It was a chilled but sunny December morning when I opened a parcel to discover this beautiful jacketless hardcover from Screaming Dreams.
I tend to dislike jackets anyway – they just snag and look tatty – and even after being read, dropped on the floor and pounced on by the cat, this sturdy book still looks pristine, festooned with its fantastic artwork from Steve Upham. And it turned out to be a great distraction from the pre-Christmas chores that I should’ve been doing. Having enjoyed several of Gary Fry’s short stories, I was pleased to discover that Fearful Festivities is a thoughtful and well paced horror novel, brimming with the season of ill-will.
It begins on a strangely warm December 22nd in the gentle Yorkshire village of Hitherton, when several of the residents receive a dragon-stamped invitation in the mail.
“Christmas is a time for miracles. Tell us what you want.”
Delivered by an elusive but nightmarish postman, could these tempting requests possibly be the answer to their woes? There’s Tom, a cash-strapped family man with a failing bookshop, and Graham, his unemployed academic brother. We also meet a lonely and obese woman, a wannabe internet tycoon, and a boy who misses his soldier father who’s away fighting in Afghanistan… and all of them have a deep longing for something that traditional gifts can’t provide.
Along with some other desperate folk, they’re lured into making wishes against their rational judgement. The miracles start to take form, yet things seem increasingly askew and sinister. Before long, it’s clear dark forces are at work and all kinds of devilish trickery ensue, which I don’t want to spoil.
Initially, I wasn’t bowled over by this book. The prologue concerns the 8-year old boy, Kevin, who misses his dad and is frightened of the closet monster. It delivers the requisite horrors and excitement for a curtain raiser, but seems slightly over-described and didn’t quite hook me as it should. Regarding this character, there are plenty of nice moments when we, as readers, realise certain things that have eluded his 8 year old perspective. But I also thought there were a couple of times when his ruminations were expressed in a form that seems far too adult.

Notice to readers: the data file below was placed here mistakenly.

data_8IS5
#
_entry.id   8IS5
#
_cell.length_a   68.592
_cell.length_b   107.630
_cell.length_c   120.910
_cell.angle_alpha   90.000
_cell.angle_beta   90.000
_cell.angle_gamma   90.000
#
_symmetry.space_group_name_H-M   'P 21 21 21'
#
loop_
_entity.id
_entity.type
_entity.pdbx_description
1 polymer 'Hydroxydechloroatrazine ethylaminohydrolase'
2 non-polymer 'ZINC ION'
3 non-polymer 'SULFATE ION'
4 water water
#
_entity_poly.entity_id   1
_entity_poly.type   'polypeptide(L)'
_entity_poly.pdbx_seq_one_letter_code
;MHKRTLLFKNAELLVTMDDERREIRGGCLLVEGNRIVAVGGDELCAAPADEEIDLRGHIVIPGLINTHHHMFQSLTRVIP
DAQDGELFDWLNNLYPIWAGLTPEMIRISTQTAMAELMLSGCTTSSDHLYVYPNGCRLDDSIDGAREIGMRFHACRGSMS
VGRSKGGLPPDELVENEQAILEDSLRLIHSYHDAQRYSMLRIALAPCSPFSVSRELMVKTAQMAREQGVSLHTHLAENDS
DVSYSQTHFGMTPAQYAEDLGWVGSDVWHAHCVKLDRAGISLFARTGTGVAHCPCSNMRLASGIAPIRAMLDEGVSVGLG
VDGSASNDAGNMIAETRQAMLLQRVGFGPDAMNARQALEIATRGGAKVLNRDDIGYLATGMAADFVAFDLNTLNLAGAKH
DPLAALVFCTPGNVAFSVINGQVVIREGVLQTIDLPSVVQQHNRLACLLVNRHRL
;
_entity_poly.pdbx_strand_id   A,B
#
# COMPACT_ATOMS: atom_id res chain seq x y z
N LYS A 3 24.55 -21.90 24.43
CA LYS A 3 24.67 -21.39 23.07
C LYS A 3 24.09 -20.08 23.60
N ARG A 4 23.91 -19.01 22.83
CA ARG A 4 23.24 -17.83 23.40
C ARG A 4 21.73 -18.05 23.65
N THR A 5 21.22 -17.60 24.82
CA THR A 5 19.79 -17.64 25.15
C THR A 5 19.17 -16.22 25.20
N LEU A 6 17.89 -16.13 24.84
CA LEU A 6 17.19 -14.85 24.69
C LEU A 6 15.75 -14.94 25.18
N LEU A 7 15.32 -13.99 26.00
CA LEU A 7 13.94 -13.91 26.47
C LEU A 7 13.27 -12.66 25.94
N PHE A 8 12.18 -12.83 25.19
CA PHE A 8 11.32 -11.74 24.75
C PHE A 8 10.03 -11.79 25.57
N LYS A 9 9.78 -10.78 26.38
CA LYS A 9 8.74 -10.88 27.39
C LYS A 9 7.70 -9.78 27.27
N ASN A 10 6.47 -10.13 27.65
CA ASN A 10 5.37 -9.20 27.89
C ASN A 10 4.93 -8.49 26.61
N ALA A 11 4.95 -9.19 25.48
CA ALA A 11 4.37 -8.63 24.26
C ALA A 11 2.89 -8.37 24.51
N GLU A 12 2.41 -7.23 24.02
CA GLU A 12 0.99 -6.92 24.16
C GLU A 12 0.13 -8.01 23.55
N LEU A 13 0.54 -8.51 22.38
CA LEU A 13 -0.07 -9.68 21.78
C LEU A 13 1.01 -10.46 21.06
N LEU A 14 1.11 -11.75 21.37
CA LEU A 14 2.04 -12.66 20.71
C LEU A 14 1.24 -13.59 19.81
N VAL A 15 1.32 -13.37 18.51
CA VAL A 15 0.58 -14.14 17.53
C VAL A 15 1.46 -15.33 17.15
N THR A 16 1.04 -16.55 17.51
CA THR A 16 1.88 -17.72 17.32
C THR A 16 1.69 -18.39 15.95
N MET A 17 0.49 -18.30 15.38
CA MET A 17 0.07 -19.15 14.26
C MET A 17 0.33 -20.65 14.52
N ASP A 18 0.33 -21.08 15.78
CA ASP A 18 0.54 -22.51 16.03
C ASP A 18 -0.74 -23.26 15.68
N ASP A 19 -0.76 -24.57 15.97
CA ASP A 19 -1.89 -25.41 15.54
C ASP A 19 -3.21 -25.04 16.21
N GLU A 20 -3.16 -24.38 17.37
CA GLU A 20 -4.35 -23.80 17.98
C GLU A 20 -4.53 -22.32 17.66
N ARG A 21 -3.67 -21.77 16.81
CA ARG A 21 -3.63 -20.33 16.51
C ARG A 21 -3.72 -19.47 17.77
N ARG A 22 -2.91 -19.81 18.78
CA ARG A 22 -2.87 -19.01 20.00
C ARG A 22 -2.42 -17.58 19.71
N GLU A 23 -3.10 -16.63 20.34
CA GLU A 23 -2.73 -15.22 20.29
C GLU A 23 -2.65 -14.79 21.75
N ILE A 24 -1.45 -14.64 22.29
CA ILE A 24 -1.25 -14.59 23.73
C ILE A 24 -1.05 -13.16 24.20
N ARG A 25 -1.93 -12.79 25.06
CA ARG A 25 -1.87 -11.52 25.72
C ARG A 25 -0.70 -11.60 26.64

I became much more engaged when we start to meet the other residents going about their daily routines, and the oft-familiar problems of their lives in which the grass is always greener. This is one of several deft themes, and we don’t have long to wait before it all starts to kick off.
The semi-rural village’s sense of place is neatly evoked and the inhabitants themselves are mostly likeable and flawed. They’re painted in some detail so that after a while, the reader knows them intimately enough to allow slightly odd changes in behaviour to become noticeable. This complements the feeling of unease and makes this homage to small-town old-school horror work so well.
The book is full of clever turns of phrase, and some startling visions that unsettle in a single sentence. This author also has the knack of wry one-line teasers at the end of a chapter, which makes for some theatre. The plot threads are nicely linked and I liked the way that the characters’ individual wishes are not all immediately revealed. They’re teased in as the tension mounts, letting us wonder what manner of hellish trouble they might have accidentally invoked.
Although entertaining, the loud, showcase finale was not quite to my taste, and includes a paragraph of explanatory narration that I found intrusive and unecessary. But I certainly wasn’t disappointed, and the monstrous conclusion provides plenty of surprises and ties up some good concepts with a flourish.
Fearful Festivities is a layered, strongly-themed novel, and manages to dissect the envy and hope that come at this time of year without getting bogged down or losing the sense of grisly fun. It makes for compulsive reading with investable characters, shocks, and that classic feel of lurking menace that should be the essence of any horror tale.
Switch off that Christmas repeat on the telly and read this instead. You’ll never look at a child’s misspelling of Santa Claws the same way again.
Available from Screaming Dreams here